The Fallowing – The Third, Part I
by Steppen Sawicki
Happy unseasonably warm holidays everyone!
Novel: Occult Adventure
The storm came without warning. No darker night or red morning sky had preceded its coming. It was sudden and hard and relentless, the wind driving and the snow pelting. Sam and I marched through it, our head and faces bundled so tight around our goggles not a breath of cold air hit our flesh. Still, we were exhausted, having fought against the elements for miles. But we kept on, knowing that the highway must lead to some shelter – if not a house or restaurant, then some gas station. At least we hoped we were still on the highway. It had been some time since we had seen a sign through the blinding white, and the snow blanketing the ground hid all other traces of the roads.
I spied something ahead. An exit sign. I poked at Sam, who looked up wearily. The trek through freshly-fallen snow had hit him hard. I pointed up and right. We were taking the off-ramp.
The walk uphill was even more brutal. Sam followed, barely keeping up. On reaching what I assumed was the crest of the hill I looked around. I could see only white static. There wasn’t even a road sign saying town this way or that, through it could have fallen over a long time ago had there been one. Sam sagged like he would collapse right there in the snow. I didn’t relish the thought of carrying him.
While I was deciding whether to take the left road across the bridge over the highway or the right road to who-knows-where, or to continue down the highway, the wind died down ever so slightly. In the moment of respite I saw something high above us and ahead. I couldn’t tell what it was, but there was the slightest chance that it indicated shelter. I went in the direction of it, and Sam dragged himself after me.
As we pressed on, hulking remains of semi trucks loomed out of the snowfall, some with trailers attached. Sam motioned to one, indicating we should go inside. But I shook my head and walked forward.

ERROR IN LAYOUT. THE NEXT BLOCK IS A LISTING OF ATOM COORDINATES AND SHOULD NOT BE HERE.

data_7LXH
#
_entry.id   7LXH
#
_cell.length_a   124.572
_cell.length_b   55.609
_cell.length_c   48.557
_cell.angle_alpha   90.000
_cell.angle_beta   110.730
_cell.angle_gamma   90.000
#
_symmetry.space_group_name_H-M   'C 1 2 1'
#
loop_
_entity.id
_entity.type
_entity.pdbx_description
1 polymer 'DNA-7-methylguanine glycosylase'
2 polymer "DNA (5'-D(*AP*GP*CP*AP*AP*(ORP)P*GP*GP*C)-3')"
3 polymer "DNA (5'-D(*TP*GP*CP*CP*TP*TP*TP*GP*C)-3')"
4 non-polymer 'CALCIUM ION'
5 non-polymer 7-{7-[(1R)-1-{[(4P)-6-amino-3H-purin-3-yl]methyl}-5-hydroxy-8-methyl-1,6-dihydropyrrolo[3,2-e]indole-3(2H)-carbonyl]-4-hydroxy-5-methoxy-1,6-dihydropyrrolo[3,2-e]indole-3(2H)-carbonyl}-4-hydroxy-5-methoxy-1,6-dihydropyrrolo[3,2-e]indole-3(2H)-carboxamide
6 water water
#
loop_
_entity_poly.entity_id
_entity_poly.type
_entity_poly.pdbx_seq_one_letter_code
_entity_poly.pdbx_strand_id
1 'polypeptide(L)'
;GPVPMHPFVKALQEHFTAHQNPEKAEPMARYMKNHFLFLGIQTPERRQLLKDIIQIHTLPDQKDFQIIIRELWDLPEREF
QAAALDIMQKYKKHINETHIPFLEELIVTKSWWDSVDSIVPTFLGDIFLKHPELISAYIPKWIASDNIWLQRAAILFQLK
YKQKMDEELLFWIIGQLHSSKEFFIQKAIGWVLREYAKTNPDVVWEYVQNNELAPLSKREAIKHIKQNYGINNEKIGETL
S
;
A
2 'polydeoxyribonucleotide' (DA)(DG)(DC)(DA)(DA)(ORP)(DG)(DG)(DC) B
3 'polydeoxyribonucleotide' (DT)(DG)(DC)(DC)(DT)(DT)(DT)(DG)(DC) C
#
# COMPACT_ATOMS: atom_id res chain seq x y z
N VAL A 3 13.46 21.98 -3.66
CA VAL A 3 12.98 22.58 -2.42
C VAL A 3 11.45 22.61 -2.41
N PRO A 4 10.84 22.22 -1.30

My perseverance was rewarded with a building. The thing I had seen above was a truck stop sign, half-broken but still signaling to us two weary travelers. The once-glass doors to the place were boarded and locked. I shrugged off my pack and fished out my ax, then hacked away enough of the wood to reach the lock inside.
We practically fell into the room, and then just stood there stunned. It was bright with the light of an array of lamps across the ceiling, and a carpet of green grass stretched from wall to wall. To our right, a cow lazily munched and lifted its head, mooing a greeting.
The surprise was fleeting. It was warm and the grass was plush-soft. We dragged our coats off our bodies and crumpled to the ground, falling fast asleep as the wind howled and raged. I remember hoping as I drifted off that the cow wouldn’t take a crap on me.
I woke with a mouth so dry I could have been dreaming of eating sand. Sam was elbowing me. I opened my eyes to a view of the barrel of a rifle.
“Oh,” I said. “Good. The owners are here.”
“I do hope,” said the voice behind the rifle, “that you’re not here to eat my cow.”
I propped myself up on my elbows, though the rifle was shoved in my face for it. I was still blinded by the lamps, so I slowly formed an image of the rifle-bearer. It was a little girl, pigtails and stubby nose and all. I noticed a milkpail laying on its side in the grass right behind her.
“If we meant to eat your cow,” Sam said from beside me, “surely we would have killed it already and been on our way.”
“Is it morning?” I asked. “God, how long did we sleep?”
I started to pull myself up and the girl backed away rapidly and waved her rifle. “Don’t move,” she said. Her voice shook slightly.
Sam tugged at my sweater, but I ignored him. “You’re not going to shoot us,” I said, “because Sam is right. You would have a dead cow and no prisoners if that’s what we wanted. But you don’t, because we just needed somewhere to crash when that storm hit.”
“You might have noticed it,” Sam said bitterly.
“We’re hungry enough though,” I continued in my sweetest voice. “I don’t suppose you have any other food available, do you? And some warm water?”
“Faye,” Sam whispered. “She’s holding a gun to your head and you’re asking for breakfast?”
But after Cassandra finished milking the cow – during when time I noticed the second younger cow that we had missed – she led us through a calm landscape of fresh snow marred only by her own steps leading to the truck stop. We walked nearly a mile to a two-story house. Ironically, there was a barn behind it.